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An Inside Look at Jury Decision-Making

NCJ Number
Judicial Officers' Bulletin Volume: 12 Issue: 4 Dated: May 2000 Pages: 25-32
Warren Young; Neil Cameron; Yvette Tinsley
Date Published
May 2000
5 pages
This article summarizes some of the findings of a research project on jury decision-making.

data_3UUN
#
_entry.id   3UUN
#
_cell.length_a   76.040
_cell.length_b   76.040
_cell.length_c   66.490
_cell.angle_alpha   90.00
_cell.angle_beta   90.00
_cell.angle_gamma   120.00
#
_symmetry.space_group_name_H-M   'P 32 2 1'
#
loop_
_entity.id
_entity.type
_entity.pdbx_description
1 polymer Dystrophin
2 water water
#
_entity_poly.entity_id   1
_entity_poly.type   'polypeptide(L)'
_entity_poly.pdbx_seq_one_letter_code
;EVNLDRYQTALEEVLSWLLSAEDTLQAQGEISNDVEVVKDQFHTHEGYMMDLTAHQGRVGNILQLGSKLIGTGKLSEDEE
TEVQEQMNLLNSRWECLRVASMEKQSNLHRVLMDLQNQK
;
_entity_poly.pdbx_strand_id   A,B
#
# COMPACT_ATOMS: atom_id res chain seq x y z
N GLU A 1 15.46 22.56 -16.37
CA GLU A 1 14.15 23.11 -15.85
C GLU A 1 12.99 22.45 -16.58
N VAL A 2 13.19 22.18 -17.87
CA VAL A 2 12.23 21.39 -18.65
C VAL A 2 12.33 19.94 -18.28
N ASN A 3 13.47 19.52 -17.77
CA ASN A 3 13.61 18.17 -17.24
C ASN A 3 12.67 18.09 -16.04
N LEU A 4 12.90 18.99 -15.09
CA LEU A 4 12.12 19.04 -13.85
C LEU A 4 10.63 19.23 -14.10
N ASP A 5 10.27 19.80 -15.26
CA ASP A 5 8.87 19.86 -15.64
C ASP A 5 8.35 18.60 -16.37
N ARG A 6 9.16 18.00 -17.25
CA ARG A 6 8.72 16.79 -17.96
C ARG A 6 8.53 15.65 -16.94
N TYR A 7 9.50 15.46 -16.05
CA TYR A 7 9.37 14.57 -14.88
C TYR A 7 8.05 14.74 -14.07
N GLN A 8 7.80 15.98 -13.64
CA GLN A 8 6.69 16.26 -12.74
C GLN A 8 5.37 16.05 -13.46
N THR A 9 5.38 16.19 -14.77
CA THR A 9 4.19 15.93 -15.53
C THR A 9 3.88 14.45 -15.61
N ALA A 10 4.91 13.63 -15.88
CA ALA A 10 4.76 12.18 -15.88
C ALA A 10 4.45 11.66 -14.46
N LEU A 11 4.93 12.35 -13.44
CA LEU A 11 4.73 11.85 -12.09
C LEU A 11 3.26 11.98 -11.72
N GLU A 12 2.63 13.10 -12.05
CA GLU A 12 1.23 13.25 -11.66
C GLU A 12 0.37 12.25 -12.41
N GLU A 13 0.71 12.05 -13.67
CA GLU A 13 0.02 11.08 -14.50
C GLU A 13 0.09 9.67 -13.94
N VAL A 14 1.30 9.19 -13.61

The research project analyzed a sample of 48 trials. Many jurors who were interviewed expressed considerable ignorance about the role and nature of the jury and legal systems, had difficulty adapting to the process of the trial and their task as jurors, and considered insufficient the information they had received about factual issues and relevant law. Jurors’ deliberations fell into three broad categories: immediate formal or informal poll; brief and fairly cursory discussion of the issues or applicable law, followed rapidly by a poll; and relatively full discussion of the evidence before taking a poll. Jury decision-making was characterized by a very high level of conscientiousness. Even so, in 35 of the 48 trials, there were widespread misunderstandings about aspects of the law that persisted through to, and significantly influenced, jury deliberations. The article discusses the influence, if any, of external material; jury disagreement and uncertainty; and jury verdicts and hung juries. Notes


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